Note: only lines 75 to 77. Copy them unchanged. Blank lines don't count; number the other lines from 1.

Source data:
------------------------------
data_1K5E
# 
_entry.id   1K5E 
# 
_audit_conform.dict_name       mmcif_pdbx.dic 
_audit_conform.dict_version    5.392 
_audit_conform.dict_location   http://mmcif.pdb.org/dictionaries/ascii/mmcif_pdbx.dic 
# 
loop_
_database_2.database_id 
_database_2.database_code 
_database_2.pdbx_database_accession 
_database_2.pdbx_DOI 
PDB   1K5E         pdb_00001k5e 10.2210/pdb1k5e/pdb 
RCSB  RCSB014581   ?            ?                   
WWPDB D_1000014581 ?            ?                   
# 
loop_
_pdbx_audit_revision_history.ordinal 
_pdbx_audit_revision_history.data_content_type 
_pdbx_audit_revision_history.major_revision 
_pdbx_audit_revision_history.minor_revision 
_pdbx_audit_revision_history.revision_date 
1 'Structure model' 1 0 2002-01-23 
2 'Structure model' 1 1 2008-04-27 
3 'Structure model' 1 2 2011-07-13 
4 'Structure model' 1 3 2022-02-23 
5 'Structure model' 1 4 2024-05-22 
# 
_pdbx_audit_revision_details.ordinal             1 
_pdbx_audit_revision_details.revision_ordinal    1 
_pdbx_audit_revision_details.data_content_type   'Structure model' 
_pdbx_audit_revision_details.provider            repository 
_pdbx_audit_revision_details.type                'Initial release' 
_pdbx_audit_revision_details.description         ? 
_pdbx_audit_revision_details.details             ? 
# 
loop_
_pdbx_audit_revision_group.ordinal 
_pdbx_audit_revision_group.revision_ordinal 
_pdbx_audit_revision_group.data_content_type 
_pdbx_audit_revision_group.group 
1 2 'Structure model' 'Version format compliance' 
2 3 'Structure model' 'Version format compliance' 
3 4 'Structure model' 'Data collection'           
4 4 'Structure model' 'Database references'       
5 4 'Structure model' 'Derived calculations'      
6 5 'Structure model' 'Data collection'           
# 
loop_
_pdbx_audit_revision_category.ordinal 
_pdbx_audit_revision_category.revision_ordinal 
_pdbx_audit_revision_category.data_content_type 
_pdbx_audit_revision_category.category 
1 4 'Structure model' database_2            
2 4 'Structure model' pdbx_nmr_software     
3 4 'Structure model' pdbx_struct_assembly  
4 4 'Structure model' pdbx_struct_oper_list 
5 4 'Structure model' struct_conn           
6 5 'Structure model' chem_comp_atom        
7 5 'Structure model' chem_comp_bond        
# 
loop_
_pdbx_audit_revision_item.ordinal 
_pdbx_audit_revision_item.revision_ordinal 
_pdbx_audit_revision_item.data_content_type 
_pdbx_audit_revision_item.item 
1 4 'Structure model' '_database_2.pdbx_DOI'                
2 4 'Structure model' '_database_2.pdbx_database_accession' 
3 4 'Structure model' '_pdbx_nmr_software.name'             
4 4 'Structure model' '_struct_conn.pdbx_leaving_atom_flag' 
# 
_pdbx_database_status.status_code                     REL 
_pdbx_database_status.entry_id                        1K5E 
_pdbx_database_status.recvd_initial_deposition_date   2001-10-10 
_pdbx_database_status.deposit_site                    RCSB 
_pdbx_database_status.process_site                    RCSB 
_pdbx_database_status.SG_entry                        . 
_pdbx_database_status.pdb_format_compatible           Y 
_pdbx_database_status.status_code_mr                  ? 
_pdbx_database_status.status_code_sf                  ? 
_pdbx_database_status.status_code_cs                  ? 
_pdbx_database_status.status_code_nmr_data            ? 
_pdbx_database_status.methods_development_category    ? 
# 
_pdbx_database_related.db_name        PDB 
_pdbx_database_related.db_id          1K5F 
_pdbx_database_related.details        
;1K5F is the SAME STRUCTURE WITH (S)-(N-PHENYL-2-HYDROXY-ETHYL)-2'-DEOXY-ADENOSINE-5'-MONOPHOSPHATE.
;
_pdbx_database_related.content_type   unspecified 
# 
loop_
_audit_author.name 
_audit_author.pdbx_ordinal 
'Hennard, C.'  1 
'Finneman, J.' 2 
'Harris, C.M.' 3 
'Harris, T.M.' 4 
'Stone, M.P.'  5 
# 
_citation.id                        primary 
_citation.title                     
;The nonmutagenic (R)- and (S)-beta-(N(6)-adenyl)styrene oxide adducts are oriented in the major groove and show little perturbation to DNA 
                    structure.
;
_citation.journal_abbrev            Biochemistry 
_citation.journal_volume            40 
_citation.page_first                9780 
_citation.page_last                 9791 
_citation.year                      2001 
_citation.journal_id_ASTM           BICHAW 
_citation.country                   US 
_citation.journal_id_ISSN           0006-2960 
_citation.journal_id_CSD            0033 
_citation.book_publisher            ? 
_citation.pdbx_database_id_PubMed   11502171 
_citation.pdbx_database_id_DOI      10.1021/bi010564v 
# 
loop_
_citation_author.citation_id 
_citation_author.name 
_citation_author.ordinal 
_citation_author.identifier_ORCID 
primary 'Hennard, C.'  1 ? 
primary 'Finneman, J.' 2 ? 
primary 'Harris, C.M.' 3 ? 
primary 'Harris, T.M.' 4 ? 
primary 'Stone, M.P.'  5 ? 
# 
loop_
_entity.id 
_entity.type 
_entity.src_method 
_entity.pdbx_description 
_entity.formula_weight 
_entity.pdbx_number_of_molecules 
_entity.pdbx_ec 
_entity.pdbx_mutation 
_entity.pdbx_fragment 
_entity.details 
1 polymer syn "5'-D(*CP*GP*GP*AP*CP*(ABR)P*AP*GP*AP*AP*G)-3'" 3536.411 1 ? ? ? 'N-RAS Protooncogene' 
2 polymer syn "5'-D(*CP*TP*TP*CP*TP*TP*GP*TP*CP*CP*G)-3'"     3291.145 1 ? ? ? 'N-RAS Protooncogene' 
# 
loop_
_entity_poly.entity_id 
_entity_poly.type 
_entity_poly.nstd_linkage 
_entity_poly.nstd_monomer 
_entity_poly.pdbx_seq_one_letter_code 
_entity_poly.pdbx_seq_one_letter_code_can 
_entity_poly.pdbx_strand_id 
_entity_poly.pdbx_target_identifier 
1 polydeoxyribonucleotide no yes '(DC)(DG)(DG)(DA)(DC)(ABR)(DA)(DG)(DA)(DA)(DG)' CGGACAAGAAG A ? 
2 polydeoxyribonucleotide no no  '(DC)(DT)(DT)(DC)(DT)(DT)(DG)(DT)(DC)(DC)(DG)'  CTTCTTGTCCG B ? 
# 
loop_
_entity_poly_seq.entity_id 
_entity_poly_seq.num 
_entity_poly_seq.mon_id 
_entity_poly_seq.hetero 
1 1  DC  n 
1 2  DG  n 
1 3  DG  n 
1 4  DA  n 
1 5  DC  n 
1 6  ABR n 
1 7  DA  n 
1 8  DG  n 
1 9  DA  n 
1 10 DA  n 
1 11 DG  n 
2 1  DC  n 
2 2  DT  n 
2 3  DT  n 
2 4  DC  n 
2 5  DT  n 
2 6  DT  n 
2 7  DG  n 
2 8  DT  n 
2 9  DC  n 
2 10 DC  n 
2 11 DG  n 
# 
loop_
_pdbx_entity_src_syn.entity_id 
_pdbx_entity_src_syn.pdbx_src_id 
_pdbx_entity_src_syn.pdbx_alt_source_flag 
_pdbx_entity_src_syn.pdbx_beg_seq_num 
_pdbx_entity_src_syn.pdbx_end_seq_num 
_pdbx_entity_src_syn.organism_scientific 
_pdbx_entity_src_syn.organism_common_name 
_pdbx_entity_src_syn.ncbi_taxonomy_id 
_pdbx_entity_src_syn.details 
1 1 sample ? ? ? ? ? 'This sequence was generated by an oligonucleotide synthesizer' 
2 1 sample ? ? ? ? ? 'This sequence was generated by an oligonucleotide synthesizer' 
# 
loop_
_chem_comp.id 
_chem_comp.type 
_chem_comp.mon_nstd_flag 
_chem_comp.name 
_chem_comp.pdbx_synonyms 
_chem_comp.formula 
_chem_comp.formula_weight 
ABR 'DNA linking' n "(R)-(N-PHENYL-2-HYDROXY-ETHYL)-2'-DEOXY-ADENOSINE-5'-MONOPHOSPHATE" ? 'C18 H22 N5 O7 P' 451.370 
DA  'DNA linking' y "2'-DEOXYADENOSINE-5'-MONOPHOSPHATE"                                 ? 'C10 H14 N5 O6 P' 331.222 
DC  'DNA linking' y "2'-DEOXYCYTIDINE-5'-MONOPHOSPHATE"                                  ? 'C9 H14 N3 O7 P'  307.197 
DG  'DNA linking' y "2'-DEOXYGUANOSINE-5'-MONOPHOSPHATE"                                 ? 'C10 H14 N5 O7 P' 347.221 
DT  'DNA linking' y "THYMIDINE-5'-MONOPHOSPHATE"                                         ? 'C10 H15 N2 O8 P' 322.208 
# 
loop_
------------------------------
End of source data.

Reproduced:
_pdbx_database_status.recvd_initial_deposition_date   2001-10-10 
_pdbx_database_status.deposit_site                    RCSB 
_pdbx_database_status.process_site                    RCSB 